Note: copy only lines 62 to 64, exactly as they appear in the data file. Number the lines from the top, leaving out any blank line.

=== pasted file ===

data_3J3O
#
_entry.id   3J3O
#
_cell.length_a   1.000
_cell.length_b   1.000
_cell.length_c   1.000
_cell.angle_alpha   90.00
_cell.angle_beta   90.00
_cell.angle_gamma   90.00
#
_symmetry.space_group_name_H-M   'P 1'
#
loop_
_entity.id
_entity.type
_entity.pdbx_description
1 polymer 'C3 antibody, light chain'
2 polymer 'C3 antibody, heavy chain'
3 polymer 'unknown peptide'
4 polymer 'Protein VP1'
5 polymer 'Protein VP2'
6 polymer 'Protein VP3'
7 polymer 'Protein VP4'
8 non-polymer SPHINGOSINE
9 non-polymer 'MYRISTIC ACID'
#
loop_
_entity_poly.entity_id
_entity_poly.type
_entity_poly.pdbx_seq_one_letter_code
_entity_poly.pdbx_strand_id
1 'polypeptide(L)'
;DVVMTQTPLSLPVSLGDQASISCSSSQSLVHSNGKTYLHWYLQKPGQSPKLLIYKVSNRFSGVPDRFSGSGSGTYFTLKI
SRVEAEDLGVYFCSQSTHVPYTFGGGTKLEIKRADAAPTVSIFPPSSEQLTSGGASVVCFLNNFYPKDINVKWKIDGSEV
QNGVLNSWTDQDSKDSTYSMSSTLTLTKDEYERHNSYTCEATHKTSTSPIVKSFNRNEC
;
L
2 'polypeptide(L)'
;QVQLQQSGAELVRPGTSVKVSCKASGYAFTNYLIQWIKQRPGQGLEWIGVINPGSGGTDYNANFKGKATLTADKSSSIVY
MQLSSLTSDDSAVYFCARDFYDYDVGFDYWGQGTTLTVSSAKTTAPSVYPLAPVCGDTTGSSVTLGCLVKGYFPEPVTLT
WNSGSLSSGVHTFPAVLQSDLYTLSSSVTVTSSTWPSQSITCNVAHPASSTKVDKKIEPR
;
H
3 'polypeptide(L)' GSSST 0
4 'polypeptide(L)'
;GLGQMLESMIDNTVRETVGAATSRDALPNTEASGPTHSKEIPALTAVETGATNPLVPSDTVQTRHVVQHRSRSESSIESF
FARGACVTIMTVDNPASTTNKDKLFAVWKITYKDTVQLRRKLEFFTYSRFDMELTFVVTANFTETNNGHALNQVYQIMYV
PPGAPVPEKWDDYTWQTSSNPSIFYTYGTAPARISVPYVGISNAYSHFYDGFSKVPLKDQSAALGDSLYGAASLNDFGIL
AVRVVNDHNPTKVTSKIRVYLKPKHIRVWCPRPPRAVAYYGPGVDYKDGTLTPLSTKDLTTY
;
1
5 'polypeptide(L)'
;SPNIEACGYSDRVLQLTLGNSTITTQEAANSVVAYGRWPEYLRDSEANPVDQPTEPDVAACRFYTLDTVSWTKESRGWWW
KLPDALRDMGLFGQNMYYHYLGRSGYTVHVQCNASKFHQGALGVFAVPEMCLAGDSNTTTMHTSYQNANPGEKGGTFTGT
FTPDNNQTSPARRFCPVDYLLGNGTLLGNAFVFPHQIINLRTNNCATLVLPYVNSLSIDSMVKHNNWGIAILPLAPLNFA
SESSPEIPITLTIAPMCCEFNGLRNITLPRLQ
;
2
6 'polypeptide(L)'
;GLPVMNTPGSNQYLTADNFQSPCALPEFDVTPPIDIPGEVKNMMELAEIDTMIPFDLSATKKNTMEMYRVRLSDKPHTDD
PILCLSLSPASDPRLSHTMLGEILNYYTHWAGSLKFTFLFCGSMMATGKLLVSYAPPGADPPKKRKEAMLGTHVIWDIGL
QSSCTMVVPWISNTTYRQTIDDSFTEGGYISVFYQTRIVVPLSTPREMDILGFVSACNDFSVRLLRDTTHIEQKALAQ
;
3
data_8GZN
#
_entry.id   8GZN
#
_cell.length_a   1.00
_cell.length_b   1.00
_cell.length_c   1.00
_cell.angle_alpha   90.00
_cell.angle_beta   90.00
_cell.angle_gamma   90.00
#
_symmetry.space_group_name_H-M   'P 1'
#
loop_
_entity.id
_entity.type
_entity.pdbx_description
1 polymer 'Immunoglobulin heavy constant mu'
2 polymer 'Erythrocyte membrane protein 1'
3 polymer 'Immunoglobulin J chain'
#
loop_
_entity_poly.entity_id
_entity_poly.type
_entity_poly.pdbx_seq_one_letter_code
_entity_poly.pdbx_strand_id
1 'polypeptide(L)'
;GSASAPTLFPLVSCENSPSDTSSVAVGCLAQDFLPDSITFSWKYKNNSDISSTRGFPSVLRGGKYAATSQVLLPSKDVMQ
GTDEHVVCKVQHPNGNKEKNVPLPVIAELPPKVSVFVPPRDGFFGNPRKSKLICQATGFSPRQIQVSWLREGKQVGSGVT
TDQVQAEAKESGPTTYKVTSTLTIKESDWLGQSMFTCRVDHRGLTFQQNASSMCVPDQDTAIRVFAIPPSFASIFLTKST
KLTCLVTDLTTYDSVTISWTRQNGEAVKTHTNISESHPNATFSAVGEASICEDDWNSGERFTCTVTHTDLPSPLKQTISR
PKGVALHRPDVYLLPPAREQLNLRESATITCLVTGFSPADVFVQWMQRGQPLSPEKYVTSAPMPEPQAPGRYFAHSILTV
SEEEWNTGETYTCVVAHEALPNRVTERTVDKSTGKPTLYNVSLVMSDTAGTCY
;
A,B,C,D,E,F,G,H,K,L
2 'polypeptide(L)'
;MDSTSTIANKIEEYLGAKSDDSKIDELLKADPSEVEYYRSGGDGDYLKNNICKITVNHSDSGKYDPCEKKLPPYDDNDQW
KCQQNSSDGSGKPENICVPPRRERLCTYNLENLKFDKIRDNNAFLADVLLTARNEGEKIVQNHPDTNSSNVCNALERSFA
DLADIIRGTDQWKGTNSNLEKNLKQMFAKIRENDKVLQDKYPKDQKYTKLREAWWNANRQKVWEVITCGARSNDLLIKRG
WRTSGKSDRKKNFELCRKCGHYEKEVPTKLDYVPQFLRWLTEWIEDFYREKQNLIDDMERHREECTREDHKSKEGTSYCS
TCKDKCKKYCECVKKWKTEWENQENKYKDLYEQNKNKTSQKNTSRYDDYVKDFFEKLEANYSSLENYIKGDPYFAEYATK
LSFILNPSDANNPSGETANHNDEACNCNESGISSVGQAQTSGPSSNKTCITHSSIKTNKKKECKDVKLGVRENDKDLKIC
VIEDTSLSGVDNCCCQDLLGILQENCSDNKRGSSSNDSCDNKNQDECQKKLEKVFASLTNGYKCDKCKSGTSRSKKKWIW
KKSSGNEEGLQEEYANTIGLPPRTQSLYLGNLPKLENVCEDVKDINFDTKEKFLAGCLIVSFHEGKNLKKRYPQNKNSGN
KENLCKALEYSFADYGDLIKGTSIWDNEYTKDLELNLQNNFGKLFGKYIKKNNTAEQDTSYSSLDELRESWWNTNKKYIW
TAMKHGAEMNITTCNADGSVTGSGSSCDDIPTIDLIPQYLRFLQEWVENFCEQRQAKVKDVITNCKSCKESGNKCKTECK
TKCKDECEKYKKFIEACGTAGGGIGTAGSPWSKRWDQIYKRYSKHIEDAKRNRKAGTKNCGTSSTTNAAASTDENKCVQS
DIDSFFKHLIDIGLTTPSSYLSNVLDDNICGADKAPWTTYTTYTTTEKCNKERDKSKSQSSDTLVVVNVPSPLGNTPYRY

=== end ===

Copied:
PILCLSLSPASDPRLSHTMLGEILNYYTHWAGSLKFTFLFCGSMMATGKLLVSYAPPGADPPKKRKEAMLGTHVIWDIGL
QSSCTMVVPWISNTTYRQTIDDSFTEGGYISVFYQTRIVVPLSTPREMDILGFVSACNDFSVRLLRDTTHIEQKALAQ
;